Can I do this for another five months? Another five years? 
People keep telling me what a good daughter I am. Maybe. But I am also filled with self pity and doubt. I never feel like I do enough and I regularly am not doing enough. There is a list of things that need to be done. I am not getting them done. 
This narrative is everywhere. I'm not even sure why. I guess we are living longer. I guess health care is a new industry. I guess there is only so much that can be done. I guess people my age are in this narrative and we are sharing. 
The end of the narrative is ... she's gone. I didn't read ahead. It's just a given. 
Bang. 

Monday, August 10, 2015

What Bernie Could Have Said

I'm having a hard time thinking and writing about politics lately. Mostly because so much political news is organized around the Republican primary right now and it's just so ... sigh...stupid. We need a vigorous second (or more) party. We need serious conversations about policy. We don't need reality (cough) TV.
I'm a registered Democrat but I don't really identify as one. I just want to be able to vote in a primary. And the political news on that side isn't inspired.
Yesterday there was a lot of chatter about Bernie Sanders being interrupted in Seattle by a group of Black Lives Matter activists. I'm not interested in talking about whether or not they should have interrupted him. Because. Ya know. Why not?
Sanders said - I am disappointed that two people disrupted a rally attended by thousands at which I was invited to speak about fighting to protect Social Security and Medicare,” Bernie Sanders said in a written statement. “I was especially disappointed because on criminal justice reform and the need to fight racism there is no other candidate for president who will fight harder than me.
That feels like old tired White whining. It makes me tired.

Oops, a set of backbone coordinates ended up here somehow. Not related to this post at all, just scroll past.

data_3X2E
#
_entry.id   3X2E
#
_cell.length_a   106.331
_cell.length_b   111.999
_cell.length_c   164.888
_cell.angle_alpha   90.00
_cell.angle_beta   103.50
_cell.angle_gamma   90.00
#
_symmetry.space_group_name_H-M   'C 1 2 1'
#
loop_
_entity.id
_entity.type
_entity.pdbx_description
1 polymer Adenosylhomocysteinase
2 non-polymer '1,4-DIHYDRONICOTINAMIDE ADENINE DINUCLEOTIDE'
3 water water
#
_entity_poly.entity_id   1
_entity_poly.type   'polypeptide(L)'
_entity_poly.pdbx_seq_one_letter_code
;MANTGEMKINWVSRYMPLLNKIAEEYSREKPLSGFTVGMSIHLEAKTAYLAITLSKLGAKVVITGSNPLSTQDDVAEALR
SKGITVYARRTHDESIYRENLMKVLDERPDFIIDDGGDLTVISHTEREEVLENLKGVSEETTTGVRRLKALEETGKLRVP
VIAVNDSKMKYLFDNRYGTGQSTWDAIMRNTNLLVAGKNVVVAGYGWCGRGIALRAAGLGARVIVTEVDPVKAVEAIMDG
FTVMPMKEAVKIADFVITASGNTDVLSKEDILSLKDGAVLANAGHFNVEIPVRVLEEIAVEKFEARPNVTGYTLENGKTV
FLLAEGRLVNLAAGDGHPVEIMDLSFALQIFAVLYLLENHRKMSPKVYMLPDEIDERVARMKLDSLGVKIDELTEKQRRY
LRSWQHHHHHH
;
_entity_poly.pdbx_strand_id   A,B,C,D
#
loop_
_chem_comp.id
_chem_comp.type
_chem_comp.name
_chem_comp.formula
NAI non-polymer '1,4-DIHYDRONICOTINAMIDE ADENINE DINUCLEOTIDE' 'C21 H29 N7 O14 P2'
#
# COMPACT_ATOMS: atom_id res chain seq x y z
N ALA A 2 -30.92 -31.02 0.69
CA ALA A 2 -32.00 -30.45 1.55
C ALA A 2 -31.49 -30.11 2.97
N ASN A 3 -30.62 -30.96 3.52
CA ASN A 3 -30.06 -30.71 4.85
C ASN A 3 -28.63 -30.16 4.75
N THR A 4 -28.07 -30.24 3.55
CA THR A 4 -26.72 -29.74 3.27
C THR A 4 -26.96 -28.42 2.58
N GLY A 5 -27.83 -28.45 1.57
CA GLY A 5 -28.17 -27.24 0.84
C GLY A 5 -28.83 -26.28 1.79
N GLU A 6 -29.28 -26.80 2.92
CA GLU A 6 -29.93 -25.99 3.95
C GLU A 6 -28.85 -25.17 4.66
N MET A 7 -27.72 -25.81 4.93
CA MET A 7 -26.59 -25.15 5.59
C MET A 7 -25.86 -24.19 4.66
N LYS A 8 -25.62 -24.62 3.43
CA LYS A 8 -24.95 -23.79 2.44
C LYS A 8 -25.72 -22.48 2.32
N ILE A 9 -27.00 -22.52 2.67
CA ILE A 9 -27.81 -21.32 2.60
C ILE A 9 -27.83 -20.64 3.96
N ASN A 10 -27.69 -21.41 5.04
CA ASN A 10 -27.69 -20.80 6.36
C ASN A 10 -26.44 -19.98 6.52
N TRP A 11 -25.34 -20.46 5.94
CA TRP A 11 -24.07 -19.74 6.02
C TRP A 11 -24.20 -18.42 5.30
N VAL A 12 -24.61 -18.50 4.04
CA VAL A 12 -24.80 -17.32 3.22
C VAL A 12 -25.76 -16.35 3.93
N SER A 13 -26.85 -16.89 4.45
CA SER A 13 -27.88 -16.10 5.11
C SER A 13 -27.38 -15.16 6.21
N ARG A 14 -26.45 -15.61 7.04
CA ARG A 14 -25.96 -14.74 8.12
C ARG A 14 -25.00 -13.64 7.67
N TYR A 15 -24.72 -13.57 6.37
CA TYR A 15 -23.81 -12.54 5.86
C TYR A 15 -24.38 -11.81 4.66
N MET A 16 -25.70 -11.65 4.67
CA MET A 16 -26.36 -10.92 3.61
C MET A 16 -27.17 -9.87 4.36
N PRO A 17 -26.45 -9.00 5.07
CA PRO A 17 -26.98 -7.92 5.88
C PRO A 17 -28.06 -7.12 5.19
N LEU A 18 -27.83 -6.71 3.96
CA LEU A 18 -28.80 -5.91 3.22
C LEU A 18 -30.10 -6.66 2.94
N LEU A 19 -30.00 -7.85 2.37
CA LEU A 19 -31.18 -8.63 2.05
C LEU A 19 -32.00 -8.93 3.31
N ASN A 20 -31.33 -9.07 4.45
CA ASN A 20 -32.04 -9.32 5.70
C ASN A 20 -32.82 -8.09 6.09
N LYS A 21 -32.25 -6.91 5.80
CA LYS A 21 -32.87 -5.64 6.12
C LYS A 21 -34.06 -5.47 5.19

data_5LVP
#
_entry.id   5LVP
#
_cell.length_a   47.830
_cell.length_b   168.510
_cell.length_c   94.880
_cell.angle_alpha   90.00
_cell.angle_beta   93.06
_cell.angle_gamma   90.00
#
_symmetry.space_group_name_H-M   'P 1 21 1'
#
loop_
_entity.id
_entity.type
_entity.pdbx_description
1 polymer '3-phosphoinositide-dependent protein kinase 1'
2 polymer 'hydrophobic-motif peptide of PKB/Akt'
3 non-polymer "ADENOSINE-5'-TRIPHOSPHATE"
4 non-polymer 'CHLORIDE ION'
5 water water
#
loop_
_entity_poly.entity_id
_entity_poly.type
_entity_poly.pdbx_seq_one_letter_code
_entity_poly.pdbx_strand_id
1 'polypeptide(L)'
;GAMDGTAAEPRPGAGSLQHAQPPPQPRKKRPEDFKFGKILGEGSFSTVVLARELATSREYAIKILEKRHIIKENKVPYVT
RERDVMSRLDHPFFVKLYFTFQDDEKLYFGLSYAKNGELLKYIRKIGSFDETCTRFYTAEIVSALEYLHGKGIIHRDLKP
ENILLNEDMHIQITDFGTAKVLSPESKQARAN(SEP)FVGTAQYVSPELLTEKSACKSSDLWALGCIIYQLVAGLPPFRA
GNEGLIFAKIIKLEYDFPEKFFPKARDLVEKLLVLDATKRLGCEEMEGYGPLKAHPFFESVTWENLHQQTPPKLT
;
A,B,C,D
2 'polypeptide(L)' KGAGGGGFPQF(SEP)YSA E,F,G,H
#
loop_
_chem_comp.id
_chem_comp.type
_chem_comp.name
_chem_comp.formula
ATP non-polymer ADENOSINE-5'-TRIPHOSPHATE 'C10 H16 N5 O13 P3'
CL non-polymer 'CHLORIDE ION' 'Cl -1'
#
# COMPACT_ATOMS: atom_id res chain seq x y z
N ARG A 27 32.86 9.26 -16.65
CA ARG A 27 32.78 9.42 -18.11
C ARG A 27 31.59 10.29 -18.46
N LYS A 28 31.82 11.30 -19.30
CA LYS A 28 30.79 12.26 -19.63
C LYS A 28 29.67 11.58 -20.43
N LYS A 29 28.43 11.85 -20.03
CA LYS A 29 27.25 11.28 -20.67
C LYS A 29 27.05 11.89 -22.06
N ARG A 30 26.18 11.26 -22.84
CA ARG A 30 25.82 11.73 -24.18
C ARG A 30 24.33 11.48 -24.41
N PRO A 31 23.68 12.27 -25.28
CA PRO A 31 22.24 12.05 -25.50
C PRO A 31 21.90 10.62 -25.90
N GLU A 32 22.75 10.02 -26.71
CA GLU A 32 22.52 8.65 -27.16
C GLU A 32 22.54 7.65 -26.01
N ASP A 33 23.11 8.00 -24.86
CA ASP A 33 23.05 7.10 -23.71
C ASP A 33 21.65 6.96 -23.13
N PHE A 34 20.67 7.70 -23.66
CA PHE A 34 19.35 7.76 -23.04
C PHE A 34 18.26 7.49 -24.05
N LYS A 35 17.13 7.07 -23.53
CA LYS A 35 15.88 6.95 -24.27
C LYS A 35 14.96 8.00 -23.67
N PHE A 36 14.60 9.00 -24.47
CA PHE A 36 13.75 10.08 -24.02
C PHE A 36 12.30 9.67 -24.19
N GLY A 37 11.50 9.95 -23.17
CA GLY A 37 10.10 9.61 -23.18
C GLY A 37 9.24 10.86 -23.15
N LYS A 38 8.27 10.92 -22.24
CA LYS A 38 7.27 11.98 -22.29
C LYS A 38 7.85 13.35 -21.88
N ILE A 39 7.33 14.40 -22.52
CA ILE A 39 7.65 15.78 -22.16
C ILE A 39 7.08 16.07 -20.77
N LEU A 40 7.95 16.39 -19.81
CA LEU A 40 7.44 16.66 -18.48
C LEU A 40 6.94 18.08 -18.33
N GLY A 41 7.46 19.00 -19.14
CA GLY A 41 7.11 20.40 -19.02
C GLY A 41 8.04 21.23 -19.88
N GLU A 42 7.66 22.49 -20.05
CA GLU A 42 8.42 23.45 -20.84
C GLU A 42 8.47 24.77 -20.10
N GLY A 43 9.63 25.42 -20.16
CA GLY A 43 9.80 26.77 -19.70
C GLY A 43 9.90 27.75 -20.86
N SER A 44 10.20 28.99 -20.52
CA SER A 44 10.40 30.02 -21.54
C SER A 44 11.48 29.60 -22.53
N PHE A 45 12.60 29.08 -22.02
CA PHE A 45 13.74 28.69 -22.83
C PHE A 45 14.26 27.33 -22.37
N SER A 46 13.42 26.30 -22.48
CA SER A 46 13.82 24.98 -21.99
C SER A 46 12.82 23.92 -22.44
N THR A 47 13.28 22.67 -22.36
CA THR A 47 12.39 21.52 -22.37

All lives matter? Of course they do. Saying that now is completely beside the point. Because right now we are trying to focus on the systems of social injustice that encourage the deaths we seem to hear about every single day. Deaths at the hands of people who are supposed to protect and serve. Death when someone knocks on a door in the night to ask for help. Death when someone doesn't like the sound of someone else's music. It's not new. It's the original sin of our country. Men wrote lofty ideas about liberty while owning slaves and ignoring the men and women who had been living on the land they were claiming as their own. Our founding declarations and documents are like a palimpsest. Something had been written underneath. We built systems of law, property and commerce with our original sin in the background. It is the exception in our exceptionalism.
This is a specific time with specific characteristics. It is true that Sanders articulates politics with which generally agree. I'm not overly excited by his campaign. He is more progressive than Clinton but so was Obama. I feel like Obama got more done than he is given credit for but he hasn't been able to do as much as as he could and life inside the beltway has not changed much. It's a system that will take so much to repair. Sanders has a great critique of that system but he has been part of it for years.
Sanders could have said - I know that as a White man living in this country at this time I have had access to opportunity. As a result I am here today with a public platform. I'll have lots of opportunity to express my opinions and put forth my political agenda. I've been on national television and I will be again. I'm happy to let these young people have this platform at this time because they are expressing things we all need to be thinking about right now. Especially today on the anniversary of the death of Michael Brown. I'm sorry if the people who came to hear me are disappointed but I encourage you to listen. I encourage you spend some time every day thinking about what the Black Lives Matter movement is saying and why it exists.
If he had said that (or something like that) he would have been truly, deeply progressive. It would have been a moment in which he could have modeled an active awareness of the need to set aside rhetoric (Social Security and Medicare) and listen to each other.
So today he has a new plank in his platform and a new hire. And OK. What ever. Yeah. Yeah.
There may be a conversation about tactics but I'm not interested. I am interested in conversations and demonstrations of real leadership. Really, the head pounding coverage of you know who is numbing. But the moment when two young women of color take the stage and are met with "disappointment" just pisses me off.